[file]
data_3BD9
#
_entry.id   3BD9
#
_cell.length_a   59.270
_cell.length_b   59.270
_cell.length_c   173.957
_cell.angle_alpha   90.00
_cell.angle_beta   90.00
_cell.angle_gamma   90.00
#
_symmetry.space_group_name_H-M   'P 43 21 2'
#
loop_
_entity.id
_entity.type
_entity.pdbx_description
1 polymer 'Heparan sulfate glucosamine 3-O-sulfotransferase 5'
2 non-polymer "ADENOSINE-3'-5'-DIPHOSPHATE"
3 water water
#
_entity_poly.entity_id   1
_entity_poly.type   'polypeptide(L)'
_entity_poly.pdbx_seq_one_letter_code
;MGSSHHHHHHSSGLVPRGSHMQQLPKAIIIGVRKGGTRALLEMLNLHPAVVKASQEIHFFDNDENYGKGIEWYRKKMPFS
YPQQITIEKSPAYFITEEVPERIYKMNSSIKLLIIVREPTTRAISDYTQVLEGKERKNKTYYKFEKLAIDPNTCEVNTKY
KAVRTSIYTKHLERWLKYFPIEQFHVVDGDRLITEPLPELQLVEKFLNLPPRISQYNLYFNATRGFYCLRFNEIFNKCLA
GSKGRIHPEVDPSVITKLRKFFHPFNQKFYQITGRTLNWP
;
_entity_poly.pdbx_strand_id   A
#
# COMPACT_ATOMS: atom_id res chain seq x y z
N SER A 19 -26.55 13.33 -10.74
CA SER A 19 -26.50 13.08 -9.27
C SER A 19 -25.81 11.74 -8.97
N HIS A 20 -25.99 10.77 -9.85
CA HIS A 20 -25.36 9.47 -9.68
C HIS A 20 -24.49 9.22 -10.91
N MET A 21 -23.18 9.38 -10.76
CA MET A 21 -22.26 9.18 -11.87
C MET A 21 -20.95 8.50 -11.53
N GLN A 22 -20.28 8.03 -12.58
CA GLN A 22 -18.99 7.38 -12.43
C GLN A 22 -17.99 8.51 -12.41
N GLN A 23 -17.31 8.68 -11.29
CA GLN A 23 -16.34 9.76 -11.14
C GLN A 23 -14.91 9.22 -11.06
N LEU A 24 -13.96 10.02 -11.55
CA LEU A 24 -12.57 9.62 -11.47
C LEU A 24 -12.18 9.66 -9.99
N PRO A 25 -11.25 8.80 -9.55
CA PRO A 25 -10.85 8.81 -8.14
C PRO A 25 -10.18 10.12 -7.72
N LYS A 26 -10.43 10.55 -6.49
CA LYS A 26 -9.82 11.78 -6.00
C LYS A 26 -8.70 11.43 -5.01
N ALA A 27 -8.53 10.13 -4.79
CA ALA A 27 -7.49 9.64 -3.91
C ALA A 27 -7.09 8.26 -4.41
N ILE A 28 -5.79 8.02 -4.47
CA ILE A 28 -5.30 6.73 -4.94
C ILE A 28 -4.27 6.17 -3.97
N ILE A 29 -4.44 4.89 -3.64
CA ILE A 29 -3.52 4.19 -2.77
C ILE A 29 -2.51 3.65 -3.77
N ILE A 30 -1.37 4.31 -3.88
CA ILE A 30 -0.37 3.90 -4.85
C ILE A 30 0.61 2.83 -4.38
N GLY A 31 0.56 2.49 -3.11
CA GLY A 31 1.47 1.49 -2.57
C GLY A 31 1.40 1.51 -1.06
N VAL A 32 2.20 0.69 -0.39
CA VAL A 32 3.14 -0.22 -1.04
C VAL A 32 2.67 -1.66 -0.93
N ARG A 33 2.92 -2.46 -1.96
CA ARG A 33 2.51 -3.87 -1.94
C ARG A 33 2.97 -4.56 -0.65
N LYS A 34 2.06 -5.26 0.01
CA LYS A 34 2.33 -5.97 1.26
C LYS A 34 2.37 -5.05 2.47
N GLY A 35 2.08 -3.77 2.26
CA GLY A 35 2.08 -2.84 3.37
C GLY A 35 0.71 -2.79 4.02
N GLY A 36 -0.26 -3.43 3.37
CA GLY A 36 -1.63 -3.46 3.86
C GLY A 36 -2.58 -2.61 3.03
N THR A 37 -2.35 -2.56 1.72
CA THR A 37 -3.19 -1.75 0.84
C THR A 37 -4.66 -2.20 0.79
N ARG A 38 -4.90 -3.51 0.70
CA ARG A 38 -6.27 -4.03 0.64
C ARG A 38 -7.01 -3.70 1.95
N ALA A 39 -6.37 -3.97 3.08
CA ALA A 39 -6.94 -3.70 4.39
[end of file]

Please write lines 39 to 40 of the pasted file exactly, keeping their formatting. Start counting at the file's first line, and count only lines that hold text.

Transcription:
N MET A 21 -23.18 9.38 -10.76
CA MET A 21 -22.26 9.18 -11.87